In the last phase of the 1962 Sino-Indian war, Jaswant Singh Rawat fought off an entire Chinese troop for three days, all by himself, according to legends. His story has inspired Rakeysh Omprakash Mehra, of the Bhaag Milkha Bhaag fame, to make a biopic highlighting his brave deeds.
In the last phase of the 1962 Sino-Indian war, Jaswant Singh Rawat fought off a section of Chinese troops all by himself, over 3 days. His story has so inspired Rakeysh Omprakash Mehra, of Bhaag Milkha Bhaag fame, that he plans to make a biopic highlighting Jaswant’s bravery.
The story of Jaswant Singh Rawat is awe-inspiring for its selfless heroism and bravery. It’s no wonder then that Rawat’s story piqued the interest of Rakeysh Omprakash Mehra, who earlier made the stunning biopic on athlete Milkha Singh, Bhaag Milkha Bhaag. Mehra began work on converting the story of Rawat into a biopic in June 2015. He has even consulted Rawat’s family and friends to get more details on him.
Rawat, who single-handedly fought off an entire troop of hundreds of Chinese army men on a mountain for three days, is a legend revered by jawans who are now posted near Jaswantgarh, the place where he was martyred.
It was the tail end of the Indo-Chinese war in 1962. The Sino-Indian border, an unfenced 1000-kilometre stretch at altitudes of 14,000 feet, characterised by freezing climes and inhabitable rocky terrain, was the unfortunate battleground. The Chinese troops were advancing over the Himalayan border, claiming Indian land, while the Indian troops bravely fought them off.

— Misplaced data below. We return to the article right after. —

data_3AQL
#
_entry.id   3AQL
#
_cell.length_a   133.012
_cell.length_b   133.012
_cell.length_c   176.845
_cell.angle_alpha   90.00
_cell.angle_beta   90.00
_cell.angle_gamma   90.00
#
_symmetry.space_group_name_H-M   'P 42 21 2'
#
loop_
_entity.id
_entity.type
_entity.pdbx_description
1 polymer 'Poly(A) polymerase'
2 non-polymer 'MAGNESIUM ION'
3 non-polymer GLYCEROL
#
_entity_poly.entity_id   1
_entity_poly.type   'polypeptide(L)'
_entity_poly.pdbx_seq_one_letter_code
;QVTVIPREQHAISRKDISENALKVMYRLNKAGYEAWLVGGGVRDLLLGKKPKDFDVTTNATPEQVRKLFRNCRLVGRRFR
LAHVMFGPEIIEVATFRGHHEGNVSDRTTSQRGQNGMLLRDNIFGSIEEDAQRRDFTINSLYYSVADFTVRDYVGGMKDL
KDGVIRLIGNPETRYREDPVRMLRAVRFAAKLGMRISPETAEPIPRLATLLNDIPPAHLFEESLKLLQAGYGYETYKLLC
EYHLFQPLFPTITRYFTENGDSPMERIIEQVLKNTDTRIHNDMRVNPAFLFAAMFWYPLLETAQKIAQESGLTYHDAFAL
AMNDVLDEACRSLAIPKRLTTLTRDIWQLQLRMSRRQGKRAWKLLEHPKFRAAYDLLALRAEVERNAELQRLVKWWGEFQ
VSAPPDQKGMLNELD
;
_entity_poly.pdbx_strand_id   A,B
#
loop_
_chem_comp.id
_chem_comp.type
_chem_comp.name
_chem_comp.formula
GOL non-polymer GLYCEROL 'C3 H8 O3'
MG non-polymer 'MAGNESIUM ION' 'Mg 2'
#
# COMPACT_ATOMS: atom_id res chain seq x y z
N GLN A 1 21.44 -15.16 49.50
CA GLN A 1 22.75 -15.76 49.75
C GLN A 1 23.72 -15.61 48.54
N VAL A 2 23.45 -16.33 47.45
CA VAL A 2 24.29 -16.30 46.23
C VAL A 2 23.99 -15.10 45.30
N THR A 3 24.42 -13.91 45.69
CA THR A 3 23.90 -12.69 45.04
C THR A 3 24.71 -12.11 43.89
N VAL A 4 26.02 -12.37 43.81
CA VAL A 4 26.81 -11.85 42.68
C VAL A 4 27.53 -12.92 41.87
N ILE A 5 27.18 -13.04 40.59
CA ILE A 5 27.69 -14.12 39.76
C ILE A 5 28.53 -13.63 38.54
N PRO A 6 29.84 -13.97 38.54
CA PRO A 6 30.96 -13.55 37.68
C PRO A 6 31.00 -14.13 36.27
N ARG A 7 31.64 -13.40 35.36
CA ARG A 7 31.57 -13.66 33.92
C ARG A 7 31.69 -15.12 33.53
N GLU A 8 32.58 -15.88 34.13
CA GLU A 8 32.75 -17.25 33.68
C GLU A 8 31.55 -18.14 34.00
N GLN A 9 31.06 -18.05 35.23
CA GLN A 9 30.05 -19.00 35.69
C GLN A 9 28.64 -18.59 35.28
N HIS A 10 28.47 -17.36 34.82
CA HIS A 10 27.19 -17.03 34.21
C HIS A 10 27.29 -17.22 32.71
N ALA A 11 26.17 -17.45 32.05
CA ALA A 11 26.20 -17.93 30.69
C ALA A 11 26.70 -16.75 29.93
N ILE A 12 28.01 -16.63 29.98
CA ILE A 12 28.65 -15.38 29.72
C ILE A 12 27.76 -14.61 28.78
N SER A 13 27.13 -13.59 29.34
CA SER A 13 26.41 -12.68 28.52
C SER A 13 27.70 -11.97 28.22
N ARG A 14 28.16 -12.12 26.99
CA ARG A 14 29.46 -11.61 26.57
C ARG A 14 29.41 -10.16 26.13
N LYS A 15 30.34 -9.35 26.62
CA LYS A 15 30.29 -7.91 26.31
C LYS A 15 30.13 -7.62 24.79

Weeks before the ceasefire was called for between the two countries, Jaswant Singh Rawat’s battalion, The Garhwal Rifles, was engaged in an intense battle with the Chinese army at Nauranang. Soon though, the battalion was called back, citing lack of resources and manpower.
But Rawat, a true-blue soldier, decided to stay back and fight.
Source: Wikimedia Commons, Facebook
According to local legends, he enlisted the help of Nura and Sela, two local Monpa girls from Arunachal Pradesh, to set up a firing ground, in what would be called the battle of Nauranang. He picked three areas to set up his weapons. For the next three days, he incessantly fired at the Chinese army from these spots. Almost 300 soldiers were shot dead.
The Chinese army, fearing that they were up against a large troop, stopped in their tracks. The illusion that Rawat had wanted to create worked. The Chinese troops had no clear idea about the number of men they were up against, and had no way of finding out.
It took time, but the enemy troops finally learnt the truth. On November 17, 1962, Rawat was surrounded from all sides by the Chinese troops. When the attack began, he knew he would be captured. He then shot himself dead to avoid ending up their prisoner. Meanwhile, a grenade blast killed Sela, but the troops managed to capture Nura alive.
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The legend goes on to say that the Chinese troops cut off his head to take home as a souvenir. After the war, the Chinese army returned his head, and, impressed by his valour as a lone warrior, also gifted a bust of Rawat made of brass. Some stories say that Rawat didn’t kill himself but was caught by the Chinese troops and hung.
Soon, the ceasefire was ordered, and the war was over. The area where Rawat last stood his ground was named Jaswantgarh. A hut was built over that area, where a dedicated staff prepares his bed, shines his shoes, irons his clothes, all as if he were still alive.
He was bestowed with the Mahavir Chakra posthumously, and is still considered a serving officer.